Cell penetrating peptides (CPPs), once thought of as inert and biologically inactive, can easily cross cell membranes to deliver drugs and other molecules into the cell. Recent evidence, however, has shown that certain classes of these vectors can interact with cellular components and influence biological processes such as cellular entry pathways. For example, arginine-rich CPPs can interact with certain blood proteins, while others use G-actin as an intermediary to remodel the actin cytoskeleton.
Using a proteomics approach that combines sample enrichment with mass spectrometry, Claviera et al. (2014) have characterized the interacting partners of two CPPs, (R/W)9 and (R/W)16, that are proposed to possess biological activity.1 Their experimental design examined both intact complexes and peptide digests to show abundance and type of binding sites involved in these interactions. By mapping the interaction domains, the researchers hope to understand more about the potential biological activity and functionality of these previously supposed inert delivery vectors.
First, the researchers created biotinylated analogs of (R/W)9 and (R/W)16 as CPP constructs that were chemically cross-linked with either albumin or actin, previously shown as interacting partners of the two vectors. The scientists examined the intact complexes using linear mode matrix-assisted laser desorption/ionization–tandem time-of-flight (MALDI-TOF/TOF) analysis. They developed a software workflow, SIMUL-XL, to identify the cross-linking compositions and also the potential number of binding sites available. Their analyses, at both 1:1 and excess ratios, showed the average number of covalent interactions between CPP and proteins, with the results validating the efficiency of the in vitro cross-linking system.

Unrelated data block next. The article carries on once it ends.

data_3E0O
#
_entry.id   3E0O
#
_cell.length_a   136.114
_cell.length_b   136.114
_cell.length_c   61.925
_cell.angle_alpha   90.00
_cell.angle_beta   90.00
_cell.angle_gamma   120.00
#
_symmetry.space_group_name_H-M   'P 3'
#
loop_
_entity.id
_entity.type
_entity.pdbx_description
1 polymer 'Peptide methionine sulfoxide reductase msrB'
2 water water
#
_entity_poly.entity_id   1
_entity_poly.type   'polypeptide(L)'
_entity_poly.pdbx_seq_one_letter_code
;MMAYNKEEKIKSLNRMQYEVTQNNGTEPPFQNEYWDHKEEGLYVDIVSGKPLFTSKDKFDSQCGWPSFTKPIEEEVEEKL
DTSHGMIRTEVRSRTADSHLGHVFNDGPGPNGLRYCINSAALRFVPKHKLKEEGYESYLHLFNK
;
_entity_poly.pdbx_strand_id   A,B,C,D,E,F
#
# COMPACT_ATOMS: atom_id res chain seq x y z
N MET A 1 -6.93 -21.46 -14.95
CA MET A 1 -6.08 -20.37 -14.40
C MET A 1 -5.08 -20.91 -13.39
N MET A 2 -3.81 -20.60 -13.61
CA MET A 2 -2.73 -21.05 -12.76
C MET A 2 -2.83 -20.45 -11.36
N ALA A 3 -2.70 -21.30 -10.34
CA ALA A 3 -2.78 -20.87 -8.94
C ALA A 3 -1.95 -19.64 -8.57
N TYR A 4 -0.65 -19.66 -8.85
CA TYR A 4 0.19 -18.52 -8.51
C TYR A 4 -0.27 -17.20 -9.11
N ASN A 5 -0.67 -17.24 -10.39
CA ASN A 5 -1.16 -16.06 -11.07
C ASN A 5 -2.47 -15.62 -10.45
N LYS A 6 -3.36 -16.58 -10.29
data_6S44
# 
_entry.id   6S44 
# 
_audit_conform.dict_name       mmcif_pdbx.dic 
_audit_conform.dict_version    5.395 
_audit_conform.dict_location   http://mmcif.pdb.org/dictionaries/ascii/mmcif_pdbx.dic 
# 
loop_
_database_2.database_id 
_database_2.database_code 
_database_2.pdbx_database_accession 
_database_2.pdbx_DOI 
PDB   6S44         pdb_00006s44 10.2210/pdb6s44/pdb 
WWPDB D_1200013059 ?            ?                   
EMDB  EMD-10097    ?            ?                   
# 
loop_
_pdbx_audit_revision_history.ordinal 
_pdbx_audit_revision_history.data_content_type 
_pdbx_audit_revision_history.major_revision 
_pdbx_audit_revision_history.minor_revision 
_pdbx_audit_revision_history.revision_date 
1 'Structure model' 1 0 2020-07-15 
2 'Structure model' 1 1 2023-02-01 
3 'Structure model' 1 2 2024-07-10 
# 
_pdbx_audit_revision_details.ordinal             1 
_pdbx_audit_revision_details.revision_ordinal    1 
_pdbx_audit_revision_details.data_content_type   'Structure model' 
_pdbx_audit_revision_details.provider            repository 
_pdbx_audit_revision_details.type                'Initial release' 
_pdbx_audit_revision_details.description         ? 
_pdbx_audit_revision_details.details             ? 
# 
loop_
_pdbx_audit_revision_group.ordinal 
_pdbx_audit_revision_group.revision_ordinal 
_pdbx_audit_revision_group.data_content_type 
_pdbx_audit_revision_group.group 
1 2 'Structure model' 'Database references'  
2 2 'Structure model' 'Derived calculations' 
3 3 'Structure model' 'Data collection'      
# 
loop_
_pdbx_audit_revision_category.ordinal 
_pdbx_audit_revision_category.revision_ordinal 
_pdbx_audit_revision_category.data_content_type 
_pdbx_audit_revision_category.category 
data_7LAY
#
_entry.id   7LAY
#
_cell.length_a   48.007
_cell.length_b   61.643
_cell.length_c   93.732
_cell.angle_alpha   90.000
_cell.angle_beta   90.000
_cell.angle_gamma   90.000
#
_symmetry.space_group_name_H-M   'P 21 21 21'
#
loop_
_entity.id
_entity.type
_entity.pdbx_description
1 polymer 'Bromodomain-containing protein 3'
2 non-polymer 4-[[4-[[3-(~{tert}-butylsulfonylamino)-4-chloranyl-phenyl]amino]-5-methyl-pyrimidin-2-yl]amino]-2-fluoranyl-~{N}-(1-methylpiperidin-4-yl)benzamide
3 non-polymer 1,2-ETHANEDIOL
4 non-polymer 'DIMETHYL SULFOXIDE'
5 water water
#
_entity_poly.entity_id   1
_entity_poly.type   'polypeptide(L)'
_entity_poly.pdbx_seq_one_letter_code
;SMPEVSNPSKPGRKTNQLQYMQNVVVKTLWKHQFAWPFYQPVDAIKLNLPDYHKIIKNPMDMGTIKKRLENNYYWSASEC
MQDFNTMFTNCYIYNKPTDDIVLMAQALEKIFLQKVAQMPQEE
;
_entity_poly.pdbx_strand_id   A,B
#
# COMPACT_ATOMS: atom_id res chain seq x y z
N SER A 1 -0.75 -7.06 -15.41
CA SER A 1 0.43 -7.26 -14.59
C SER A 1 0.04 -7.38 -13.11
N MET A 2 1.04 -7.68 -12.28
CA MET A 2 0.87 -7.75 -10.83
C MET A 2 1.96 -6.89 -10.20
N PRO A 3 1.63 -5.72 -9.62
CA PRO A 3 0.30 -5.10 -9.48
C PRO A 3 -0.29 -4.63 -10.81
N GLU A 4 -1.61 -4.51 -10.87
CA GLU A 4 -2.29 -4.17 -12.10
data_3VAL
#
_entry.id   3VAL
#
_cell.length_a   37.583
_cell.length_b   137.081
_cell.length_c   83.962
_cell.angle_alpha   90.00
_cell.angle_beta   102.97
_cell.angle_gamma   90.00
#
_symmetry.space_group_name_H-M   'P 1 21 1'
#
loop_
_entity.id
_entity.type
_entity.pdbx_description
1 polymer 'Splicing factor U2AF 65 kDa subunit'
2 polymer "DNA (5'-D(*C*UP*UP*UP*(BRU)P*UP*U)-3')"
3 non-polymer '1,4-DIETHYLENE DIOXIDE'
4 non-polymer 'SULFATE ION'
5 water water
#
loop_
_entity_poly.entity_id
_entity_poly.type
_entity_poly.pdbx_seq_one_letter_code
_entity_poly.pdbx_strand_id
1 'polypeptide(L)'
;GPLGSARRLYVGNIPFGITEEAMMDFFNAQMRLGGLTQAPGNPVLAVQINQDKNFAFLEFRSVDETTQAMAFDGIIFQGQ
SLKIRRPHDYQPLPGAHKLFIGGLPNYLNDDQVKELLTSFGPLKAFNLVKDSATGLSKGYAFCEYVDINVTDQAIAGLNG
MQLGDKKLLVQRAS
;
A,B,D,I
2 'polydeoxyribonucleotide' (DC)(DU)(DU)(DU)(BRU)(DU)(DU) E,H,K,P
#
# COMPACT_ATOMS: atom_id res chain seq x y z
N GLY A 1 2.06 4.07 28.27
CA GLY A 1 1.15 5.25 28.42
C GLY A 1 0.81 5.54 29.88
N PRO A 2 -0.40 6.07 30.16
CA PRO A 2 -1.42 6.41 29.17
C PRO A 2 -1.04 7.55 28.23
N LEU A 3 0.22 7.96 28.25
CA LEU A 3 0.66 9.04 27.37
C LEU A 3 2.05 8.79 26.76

Claviera et al. continued their investigation, using a bottom-up proteomics analysis to characterize the binding zones involved in the protein–CPP interactions. Following trypsin digestion, the researchers used streptavidin affinity purification to pull out the biotinylated complexes and enrich the low-abundance peptides within their samples. They examined the resulting peptide digests using both MALDI-TOF and MALDI-TOF/TOF analysis and nano-liquid chromatography electrospray ionization–tandem mass spectrometry (nano-LC ESI-MS/MS) analysis through a Dionex UltiMate 3000 Nano high-performance LC system coupled to an LTQ Orbitrap XL hybrid ion trap-Orbitrap mass spectrometer (both Thermo Scientific).
Both data sets gave consistent and reproducible results, characterizing the interaction domains for the protein–CPP interaction sites and indicating the lysine residues in action, with nano-LC ESI-MS/MS analysis adapting better to an automated workflow and giving better quality results for the more complex mixtures.
The scientists repeated the cross-linking experiments and obtained consistent data that characterized the same interaction zones for each CPP–protein pair. With this data, Clavier and colleagues are confident that their methodology is transferable to the study of other CPPs and will be a valuable resource for investigating potential biological activity in these “not so inert” delivery vectors.
1. Claviera, S., et al. (2014, June) “An integrated cross-linking-MS approach to investigate cell penetrating peptides interacting partners,” EuPA Open Proteomics, 3 (pp. 229–38), doi: 10.1016/j.euprot.2014.03.002.
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